Kevin Handly September 04, 2012 at 05:43 PM
I was out of town when this occurred but it has been reliably reported to me that not only the Casey Overpass was closed, but the entire Arborway approaching the bridge from Murray Circle (including the down ramp from the Arborway to surface level Forest Hills streets) was closed. This contributed substantially to to the back up of traffic on Centre Street and the Arborway-J-way, and would presumably not occur during planned bridge removal and street reconfiguration activities, or in the post-overpass period. Regarding confidence levels in the plan selected, it is hard to imagine a more thoroughly vetted community input/planning process for any public works project. Of course, any assumptions regarding growth in vehicular traffic that are baked into the road planning process become self-fulfilling prophesies. (If you build for them, more and more cars will come until they reach the maximum tolerable congestion point.) The Emerald Necklace Master Plan posits no growth in vehicular traffic. If we are ever going to get control of the cars transiting our neighborhood, we need to start planning and building as if that were the goal.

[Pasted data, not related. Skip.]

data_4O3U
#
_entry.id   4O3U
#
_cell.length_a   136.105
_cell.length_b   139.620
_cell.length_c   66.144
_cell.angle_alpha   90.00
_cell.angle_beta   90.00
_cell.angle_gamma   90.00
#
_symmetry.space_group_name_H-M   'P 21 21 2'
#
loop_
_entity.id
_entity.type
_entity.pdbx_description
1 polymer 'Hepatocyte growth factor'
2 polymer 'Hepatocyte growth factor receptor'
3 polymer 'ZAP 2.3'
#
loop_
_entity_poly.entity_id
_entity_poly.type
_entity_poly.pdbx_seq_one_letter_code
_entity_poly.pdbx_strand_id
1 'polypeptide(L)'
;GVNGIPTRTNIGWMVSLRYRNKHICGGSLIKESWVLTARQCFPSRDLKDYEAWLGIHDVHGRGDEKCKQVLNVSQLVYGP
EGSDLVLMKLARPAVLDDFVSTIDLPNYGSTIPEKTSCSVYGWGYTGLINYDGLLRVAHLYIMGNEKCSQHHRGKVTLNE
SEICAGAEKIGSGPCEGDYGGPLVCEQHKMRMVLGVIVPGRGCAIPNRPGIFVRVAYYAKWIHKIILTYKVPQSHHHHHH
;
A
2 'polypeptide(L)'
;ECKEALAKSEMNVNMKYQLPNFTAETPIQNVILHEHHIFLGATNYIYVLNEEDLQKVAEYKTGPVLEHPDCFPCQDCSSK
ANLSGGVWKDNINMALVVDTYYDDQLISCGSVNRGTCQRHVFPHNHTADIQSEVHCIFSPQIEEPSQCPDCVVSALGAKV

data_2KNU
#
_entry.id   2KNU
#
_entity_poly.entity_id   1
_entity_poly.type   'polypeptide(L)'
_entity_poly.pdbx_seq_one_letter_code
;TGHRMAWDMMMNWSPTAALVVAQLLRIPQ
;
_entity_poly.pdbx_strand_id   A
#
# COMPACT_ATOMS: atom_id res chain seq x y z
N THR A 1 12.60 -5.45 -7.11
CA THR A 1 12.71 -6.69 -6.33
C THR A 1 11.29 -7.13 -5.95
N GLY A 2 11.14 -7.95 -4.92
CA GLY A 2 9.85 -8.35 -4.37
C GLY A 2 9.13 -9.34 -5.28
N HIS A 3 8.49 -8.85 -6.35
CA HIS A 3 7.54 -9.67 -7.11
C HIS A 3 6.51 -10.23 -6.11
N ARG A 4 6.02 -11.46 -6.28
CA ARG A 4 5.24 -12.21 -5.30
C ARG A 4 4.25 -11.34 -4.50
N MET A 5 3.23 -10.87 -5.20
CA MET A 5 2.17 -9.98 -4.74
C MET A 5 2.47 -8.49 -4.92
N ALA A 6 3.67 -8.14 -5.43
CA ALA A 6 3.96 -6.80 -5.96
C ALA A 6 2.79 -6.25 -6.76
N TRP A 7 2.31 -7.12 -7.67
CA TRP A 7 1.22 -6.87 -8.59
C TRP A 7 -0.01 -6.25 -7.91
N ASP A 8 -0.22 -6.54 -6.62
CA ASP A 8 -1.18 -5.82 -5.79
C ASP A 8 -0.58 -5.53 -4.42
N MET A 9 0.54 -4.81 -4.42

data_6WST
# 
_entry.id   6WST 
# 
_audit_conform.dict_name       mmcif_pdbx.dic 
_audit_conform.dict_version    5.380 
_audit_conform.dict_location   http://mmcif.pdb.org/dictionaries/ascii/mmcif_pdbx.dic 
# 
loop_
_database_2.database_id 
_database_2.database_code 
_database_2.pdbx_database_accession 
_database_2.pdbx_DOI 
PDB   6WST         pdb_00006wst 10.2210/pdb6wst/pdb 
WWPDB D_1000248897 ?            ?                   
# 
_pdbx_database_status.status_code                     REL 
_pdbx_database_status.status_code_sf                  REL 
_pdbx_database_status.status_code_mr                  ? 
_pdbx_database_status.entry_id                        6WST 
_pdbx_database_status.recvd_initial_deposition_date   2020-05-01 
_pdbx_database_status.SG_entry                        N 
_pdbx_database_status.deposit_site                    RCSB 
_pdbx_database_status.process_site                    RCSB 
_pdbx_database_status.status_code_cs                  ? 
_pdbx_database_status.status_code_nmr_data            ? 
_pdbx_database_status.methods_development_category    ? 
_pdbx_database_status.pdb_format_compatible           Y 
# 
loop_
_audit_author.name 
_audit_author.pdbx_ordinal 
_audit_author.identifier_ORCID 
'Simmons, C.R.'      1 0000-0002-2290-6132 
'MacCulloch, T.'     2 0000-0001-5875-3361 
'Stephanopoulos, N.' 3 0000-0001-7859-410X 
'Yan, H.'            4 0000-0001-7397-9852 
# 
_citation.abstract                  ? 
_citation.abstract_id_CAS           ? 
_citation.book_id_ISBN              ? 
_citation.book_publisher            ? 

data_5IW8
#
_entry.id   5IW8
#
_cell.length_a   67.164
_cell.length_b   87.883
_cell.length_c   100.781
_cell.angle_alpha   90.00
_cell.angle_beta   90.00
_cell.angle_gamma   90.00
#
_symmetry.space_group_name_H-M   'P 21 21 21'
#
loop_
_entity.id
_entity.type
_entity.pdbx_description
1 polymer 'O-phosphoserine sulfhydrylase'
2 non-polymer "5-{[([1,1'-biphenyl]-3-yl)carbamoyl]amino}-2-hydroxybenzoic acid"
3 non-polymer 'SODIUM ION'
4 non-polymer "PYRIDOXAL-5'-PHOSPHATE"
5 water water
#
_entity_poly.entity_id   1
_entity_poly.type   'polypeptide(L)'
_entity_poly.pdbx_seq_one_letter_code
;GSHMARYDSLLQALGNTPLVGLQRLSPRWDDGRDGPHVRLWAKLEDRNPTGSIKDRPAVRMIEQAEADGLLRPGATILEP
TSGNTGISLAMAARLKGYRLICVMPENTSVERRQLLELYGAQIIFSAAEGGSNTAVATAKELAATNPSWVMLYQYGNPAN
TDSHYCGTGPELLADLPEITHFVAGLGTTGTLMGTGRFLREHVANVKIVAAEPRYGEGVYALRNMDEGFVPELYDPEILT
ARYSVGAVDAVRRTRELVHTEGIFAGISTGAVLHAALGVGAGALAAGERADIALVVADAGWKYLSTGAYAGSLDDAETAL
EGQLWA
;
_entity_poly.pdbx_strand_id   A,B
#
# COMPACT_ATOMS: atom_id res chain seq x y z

Michael Halle September 04, 2012 at 06:24 PM
Jerry, I'm not a traffic engineer, and I wholeheartedly support MassDOT's declaration that the buck stops with them when it comes to designing and building the intersection. However, when you raised the question about turns at the December meeting, I did follow up with MassDOT and looked at the standard traffic guidelines. From MassDOT statements and my understanding of the turns, they can be completed by any of the standard vehicles that would use the roadway. The largest vehicles would use some extra space carved out of a newly-widened sidewalk in front of the Arboretum, which is standard practice for this kind of turn. There is also room to shift lanes slightly to make the turning radii slightly bigger. On your second point, traffic designs are published, analyzed, and standardized specifically to eliminate the need to bring in local experts from other projects. The turns aren't especially complex - Michigan Us sometimes replace all left turns with rights in the intersection. The Casey turns are more like the median U turns on Mem Drive and VFW Parkway in West Rox. The Danish Cyclist you mention was asked for ideas by an advocacy group, not MassDOT, and has no official role in the project. Finally, I know work has been done to consider off-peak left turns. I personally don't favor it -- it makes enforcement harder, increases driver confusion, and complicates pedestrian crossing. We'll see. Coolidge Corner has zero left turns, yet business booms.